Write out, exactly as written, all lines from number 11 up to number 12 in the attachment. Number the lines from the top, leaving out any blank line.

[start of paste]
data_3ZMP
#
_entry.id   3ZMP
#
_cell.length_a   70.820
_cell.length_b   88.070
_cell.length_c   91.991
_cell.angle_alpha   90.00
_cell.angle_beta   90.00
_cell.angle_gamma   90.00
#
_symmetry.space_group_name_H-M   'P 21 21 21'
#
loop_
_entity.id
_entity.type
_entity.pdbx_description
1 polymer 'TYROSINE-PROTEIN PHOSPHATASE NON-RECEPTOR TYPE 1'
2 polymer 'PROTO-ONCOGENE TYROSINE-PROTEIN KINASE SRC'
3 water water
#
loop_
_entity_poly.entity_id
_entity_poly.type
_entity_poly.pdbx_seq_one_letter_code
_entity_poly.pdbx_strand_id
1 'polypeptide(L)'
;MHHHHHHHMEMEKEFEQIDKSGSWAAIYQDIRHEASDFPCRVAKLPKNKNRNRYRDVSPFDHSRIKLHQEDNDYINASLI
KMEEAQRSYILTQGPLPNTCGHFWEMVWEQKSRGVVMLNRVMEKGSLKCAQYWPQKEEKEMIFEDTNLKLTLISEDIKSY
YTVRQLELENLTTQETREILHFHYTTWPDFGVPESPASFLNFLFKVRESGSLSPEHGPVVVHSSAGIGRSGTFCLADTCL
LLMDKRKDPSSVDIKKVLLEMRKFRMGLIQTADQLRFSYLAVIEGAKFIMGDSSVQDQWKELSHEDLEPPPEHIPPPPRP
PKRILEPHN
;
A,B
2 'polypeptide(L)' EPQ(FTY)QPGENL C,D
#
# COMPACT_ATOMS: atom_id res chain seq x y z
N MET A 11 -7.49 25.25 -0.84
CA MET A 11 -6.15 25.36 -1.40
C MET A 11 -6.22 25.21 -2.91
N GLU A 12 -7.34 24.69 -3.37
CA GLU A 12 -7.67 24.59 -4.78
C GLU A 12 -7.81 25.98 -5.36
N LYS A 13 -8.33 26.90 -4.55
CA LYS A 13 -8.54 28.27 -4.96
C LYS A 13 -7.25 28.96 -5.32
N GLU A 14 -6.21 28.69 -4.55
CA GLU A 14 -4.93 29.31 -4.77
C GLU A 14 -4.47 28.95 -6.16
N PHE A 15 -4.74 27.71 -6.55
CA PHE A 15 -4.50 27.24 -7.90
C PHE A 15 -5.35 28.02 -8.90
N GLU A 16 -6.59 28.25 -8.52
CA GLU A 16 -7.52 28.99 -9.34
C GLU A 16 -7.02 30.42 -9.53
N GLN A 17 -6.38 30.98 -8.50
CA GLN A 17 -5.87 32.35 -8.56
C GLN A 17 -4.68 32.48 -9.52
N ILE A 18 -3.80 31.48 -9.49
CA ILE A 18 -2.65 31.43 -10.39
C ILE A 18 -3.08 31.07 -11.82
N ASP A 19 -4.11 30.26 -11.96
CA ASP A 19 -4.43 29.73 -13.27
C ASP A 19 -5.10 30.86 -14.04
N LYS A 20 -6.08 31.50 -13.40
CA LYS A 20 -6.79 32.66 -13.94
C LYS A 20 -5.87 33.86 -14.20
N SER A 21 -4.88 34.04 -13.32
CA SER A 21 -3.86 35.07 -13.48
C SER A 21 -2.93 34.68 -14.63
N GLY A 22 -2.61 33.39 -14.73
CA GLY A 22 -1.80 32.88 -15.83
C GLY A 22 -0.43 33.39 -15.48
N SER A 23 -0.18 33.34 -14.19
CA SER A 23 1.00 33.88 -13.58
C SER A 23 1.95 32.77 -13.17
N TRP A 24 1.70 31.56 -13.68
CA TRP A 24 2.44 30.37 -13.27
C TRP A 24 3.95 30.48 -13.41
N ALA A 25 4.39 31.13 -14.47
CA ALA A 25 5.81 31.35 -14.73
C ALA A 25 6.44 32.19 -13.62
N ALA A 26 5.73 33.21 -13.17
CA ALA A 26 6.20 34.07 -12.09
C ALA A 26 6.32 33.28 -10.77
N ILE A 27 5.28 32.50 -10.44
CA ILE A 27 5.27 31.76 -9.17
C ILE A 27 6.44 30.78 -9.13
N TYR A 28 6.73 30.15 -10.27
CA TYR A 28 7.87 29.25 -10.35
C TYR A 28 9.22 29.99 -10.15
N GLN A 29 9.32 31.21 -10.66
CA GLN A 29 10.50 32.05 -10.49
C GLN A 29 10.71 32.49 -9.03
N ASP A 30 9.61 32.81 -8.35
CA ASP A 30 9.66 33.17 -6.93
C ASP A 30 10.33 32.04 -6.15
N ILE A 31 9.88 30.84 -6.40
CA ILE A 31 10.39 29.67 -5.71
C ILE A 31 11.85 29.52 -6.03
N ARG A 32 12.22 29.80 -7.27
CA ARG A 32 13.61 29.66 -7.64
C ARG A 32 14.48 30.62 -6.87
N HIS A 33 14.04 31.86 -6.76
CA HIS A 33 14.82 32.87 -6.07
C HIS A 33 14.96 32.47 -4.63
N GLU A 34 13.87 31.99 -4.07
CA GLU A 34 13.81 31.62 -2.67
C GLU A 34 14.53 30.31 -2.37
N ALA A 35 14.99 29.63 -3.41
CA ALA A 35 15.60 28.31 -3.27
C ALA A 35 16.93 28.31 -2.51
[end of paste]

#
_symmetry.space_group_name_H-M   'P 21 21 21'